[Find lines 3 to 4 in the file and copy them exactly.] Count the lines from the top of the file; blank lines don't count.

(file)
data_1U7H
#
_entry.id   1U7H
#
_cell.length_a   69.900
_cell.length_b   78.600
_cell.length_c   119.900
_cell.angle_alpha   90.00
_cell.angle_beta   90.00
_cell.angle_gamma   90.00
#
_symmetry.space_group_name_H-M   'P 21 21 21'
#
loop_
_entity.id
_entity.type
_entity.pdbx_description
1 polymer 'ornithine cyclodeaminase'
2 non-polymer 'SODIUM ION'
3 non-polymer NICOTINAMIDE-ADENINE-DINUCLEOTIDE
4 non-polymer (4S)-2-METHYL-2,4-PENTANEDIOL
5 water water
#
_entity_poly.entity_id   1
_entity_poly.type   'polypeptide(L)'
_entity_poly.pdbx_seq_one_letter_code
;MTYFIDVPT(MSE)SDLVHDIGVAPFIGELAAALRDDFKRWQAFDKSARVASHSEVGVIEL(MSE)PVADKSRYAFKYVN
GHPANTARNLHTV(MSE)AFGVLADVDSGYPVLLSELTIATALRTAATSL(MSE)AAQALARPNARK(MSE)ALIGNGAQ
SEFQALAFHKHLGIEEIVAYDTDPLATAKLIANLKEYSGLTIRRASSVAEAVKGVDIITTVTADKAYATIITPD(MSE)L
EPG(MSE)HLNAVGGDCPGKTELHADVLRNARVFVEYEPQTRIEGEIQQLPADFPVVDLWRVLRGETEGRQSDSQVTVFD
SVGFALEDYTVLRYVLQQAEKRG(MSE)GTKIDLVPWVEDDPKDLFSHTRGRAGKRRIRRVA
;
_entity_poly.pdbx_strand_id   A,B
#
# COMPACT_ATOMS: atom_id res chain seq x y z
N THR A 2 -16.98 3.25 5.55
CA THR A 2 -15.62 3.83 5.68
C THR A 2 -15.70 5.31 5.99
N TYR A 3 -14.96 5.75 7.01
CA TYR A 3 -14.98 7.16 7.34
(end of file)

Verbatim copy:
_entry.id   1U7H
#